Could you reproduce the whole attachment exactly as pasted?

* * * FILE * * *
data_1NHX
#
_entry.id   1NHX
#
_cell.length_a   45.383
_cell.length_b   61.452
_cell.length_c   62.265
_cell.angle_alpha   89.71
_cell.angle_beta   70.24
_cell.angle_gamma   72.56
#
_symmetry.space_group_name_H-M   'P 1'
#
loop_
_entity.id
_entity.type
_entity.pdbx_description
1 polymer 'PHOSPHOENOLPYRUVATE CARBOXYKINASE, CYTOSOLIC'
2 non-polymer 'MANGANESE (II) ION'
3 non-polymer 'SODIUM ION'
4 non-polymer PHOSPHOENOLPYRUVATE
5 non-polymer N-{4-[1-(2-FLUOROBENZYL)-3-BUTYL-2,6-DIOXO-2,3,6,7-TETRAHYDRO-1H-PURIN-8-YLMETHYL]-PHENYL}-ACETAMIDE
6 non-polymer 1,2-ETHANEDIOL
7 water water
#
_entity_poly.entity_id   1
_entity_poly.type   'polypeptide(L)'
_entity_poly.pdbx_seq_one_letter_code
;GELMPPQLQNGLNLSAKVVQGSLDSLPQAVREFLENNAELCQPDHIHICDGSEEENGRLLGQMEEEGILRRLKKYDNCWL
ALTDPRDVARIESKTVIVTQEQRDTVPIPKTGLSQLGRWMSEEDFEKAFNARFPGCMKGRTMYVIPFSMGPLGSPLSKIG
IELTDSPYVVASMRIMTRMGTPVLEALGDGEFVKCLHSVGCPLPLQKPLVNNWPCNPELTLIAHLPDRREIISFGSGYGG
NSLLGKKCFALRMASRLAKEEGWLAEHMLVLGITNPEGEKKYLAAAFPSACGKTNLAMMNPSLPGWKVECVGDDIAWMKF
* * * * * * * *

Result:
data_1NHX
#
_entry.id   1NHX
#
_cell.length_a   45.383
_cell.length_b   61.452
_cell.length_c   62.265
_cell.angle_alpha   89.71
_cell.angle_beta   70.24
_cell.angle_gamma   72.56
#
_symmetry.space_group_name_H-M   'P 1'
#
loop_
_entity.id
_entity.type
_entity.pdbx_description
1 polymer 'PHOSPHOENOLPYRUVATE CARBOXYKINASE, CYTOSOLIC'
2 non-polymer 'MANGANESE (II) ION'
3 non-polymer 'SODIUM ION'
4 non-polymer PHOSPHOENOLPYRUVATE
5 non-polymer N-{4-[1-(2-FLUOROBENZYL)-3-BUTYL-2,6-DIOXO-2,3,6,7-TETRAHYDRO-1H-PURIN-8-YLMETHYL]-PHENYL}-ACETAMIDE
6 non-polymer 1,2-ETHANEDIOL
7 water water
#
_entity_poly.entity_id   1
_entity_poly.type   'polypeptide(L)'
_entity_poly.pdbx_seq_one_letter_code
;GELMPPQLQNGLNLSAKVVQGSLDSLPQAVREFLENNAELCQPDHIHICDGSEEENGRLLGQMEEEGILRRLKKYDNCWL
ALTDPRDVARIESKTVIVTQEQRDTVPIPKTGLSQLGRWMSEEDFEKAFNARFPGCMKGRTMYVIPFSMGPLGSPLSKIG
IELTDSPYVVASMRIMTRMGTPVLEALGDGEFVKCLHSVGCPLPLQKPLVNNWPCNPELTLIAHLPDRREIISFGSGYGG
NSLLGKKCFALRMASRLAKEEGWLAEHMLVLGITNPEGEKKYLAAAFPSACGKTNLAMMNPSLPGWKVECVGDDIAWMKF